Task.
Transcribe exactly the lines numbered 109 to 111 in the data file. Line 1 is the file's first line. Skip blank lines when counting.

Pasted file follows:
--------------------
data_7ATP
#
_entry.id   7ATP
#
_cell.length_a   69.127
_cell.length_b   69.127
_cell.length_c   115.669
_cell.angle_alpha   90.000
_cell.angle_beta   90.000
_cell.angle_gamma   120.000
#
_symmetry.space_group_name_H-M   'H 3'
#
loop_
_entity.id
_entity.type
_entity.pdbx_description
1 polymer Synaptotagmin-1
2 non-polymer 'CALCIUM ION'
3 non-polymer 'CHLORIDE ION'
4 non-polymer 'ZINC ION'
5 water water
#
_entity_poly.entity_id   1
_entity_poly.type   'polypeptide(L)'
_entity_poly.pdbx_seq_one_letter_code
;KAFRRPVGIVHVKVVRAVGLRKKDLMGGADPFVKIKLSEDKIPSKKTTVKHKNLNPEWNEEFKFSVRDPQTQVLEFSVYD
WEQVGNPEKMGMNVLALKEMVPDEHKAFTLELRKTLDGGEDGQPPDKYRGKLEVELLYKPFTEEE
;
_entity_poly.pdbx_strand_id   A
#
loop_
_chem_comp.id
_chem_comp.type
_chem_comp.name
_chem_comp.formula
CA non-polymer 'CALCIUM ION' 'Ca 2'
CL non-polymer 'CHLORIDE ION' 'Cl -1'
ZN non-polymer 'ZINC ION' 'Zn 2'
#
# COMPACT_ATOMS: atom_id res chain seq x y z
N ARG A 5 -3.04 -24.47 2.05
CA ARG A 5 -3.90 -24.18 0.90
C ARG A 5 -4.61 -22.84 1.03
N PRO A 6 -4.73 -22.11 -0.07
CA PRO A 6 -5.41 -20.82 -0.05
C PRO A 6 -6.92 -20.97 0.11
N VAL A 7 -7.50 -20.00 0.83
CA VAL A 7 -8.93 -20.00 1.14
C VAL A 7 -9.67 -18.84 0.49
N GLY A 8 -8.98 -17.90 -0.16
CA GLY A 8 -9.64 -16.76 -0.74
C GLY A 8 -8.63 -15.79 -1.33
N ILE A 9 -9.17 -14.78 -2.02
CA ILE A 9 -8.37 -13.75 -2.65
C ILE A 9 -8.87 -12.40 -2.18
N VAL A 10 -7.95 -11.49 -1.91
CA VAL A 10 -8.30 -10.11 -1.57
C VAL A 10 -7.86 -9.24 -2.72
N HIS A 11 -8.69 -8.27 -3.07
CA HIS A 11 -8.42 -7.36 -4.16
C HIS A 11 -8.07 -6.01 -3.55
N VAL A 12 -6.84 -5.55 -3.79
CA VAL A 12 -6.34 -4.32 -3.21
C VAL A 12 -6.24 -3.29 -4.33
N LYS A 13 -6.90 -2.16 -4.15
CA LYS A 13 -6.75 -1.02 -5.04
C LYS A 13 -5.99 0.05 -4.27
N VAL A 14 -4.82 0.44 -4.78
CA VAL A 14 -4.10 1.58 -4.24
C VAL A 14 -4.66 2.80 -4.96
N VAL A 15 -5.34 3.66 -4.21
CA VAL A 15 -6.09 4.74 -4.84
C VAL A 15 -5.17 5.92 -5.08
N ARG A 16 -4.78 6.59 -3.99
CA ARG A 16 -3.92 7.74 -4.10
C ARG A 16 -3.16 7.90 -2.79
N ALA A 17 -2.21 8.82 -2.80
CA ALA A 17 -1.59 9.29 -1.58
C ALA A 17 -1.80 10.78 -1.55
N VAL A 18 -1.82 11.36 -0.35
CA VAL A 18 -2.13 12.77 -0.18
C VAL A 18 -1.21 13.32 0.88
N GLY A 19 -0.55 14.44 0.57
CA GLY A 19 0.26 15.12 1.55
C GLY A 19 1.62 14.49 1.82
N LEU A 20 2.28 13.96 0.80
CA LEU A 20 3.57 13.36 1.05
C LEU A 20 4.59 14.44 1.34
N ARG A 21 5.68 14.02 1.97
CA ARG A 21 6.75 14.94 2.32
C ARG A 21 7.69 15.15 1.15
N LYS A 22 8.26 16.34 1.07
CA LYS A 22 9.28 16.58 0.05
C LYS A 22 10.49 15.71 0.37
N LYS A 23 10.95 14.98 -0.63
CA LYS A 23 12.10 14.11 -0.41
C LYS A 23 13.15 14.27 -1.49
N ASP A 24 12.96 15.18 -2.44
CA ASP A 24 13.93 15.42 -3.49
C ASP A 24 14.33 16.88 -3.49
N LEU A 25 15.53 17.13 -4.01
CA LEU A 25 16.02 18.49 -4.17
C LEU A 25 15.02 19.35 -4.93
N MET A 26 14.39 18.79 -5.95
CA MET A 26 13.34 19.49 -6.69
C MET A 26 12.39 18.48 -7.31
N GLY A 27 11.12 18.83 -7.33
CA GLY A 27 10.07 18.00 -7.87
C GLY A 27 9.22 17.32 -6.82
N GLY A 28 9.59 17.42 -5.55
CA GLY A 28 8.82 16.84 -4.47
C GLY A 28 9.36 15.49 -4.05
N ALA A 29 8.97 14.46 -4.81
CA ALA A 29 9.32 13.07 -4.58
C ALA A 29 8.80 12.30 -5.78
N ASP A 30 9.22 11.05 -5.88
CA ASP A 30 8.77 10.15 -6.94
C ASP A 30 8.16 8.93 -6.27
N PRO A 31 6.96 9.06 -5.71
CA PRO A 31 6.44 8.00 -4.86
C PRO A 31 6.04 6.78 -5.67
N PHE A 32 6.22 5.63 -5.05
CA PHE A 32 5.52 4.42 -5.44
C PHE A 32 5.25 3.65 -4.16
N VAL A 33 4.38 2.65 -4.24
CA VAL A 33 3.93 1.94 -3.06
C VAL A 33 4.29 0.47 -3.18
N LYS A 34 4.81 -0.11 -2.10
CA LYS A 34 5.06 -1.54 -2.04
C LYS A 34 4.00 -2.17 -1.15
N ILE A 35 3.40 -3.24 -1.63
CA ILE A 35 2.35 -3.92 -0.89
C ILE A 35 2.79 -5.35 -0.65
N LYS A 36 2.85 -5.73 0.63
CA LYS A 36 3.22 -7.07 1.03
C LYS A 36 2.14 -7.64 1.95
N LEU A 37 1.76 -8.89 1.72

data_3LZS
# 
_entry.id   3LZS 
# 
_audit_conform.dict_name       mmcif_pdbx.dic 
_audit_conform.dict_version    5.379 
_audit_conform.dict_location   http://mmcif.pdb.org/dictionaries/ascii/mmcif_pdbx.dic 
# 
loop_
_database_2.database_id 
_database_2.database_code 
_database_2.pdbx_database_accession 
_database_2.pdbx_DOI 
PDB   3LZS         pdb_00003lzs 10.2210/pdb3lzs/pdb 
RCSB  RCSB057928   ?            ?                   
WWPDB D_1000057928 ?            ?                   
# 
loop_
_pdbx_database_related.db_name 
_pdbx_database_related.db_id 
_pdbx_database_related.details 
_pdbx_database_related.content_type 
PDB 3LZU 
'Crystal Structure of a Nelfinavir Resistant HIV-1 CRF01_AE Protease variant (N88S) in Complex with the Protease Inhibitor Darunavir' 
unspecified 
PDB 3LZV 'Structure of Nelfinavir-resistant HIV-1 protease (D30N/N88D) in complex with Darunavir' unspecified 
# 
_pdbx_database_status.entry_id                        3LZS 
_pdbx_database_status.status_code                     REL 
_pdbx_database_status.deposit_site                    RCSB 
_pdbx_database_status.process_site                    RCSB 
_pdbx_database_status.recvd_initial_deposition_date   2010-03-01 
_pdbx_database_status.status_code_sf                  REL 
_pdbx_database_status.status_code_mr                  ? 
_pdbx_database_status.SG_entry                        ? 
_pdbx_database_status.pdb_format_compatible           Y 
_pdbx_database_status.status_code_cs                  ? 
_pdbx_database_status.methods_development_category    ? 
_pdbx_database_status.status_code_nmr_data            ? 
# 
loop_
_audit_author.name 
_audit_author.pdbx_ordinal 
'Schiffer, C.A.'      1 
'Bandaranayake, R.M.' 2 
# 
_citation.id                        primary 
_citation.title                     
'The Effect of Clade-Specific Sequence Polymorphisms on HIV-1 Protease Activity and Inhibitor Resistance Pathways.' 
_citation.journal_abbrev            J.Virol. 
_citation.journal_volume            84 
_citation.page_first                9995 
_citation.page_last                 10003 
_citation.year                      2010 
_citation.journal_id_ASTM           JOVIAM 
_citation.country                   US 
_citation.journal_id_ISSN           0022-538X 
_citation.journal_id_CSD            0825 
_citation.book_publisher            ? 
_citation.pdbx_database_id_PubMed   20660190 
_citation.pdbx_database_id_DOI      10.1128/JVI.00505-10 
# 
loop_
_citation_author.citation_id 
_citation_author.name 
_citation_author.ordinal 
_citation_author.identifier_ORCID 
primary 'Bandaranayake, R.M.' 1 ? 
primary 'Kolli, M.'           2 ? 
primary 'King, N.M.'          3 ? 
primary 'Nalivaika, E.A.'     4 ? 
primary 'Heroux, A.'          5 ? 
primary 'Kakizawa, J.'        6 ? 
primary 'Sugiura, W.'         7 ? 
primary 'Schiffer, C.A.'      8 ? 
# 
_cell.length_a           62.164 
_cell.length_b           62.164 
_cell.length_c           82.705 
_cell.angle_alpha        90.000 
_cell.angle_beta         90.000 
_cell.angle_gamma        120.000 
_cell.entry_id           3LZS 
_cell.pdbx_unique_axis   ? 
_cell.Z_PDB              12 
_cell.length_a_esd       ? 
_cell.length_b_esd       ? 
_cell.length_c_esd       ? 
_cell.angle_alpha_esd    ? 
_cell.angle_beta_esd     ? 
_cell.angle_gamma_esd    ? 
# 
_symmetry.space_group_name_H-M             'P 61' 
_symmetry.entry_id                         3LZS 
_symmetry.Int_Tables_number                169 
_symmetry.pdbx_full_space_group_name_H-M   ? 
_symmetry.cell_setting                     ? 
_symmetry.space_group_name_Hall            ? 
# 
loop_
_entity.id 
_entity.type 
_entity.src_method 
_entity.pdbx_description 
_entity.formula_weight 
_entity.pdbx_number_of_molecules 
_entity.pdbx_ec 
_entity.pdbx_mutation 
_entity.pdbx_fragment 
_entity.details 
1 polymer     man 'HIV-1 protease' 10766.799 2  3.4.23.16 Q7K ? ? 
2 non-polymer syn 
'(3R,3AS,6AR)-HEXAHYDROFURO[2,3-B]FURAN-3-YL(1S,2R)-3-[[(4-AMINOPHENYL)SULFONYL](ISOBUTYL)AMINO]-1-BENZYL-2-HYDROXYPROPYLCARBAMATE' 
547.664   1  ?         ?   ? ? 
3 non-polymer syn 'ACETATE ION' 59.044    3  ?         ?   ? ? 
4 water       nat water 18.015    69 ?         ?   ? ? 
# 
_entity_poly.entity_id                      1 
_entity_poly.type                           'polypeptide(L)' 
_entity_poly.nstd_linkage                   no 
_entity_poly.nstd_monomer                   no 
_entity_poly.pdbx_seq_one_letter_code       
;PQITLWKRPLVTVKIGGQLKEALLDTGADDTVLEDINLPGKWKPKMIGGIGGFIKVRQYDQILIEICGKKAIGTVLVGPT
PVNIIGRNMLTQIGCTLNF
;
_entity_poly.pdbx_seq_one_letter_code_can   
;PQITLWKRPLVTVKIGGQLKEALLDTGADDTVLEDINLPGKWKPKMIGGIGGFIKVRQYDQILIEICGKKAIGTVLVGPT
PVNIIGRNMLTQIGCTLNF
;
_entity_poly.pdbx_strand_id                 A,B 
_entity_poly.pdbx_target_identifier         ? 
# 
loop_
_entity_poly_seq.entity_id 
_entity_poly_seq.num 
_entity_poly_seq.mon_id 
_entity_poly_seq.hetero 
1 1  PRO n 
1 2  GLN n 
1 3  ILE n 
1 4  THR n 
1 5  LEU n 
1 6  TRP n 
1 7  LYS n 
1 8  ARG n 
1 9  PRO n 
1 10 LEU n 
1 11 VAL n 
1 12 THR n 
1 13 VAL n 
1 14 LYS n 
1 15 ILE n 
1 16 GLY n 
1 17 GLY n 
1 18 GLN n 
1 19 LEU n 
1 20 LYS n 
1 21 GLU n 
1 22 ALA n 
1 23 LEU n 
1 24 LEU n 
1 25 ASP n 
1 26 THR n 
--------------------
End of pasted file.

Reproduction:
CA GLY A 27 10.07 18.00 -7.87
C GLY A 27 9.22 17.32 -6.82
N GLY A 28 9.59 17.42 -5.55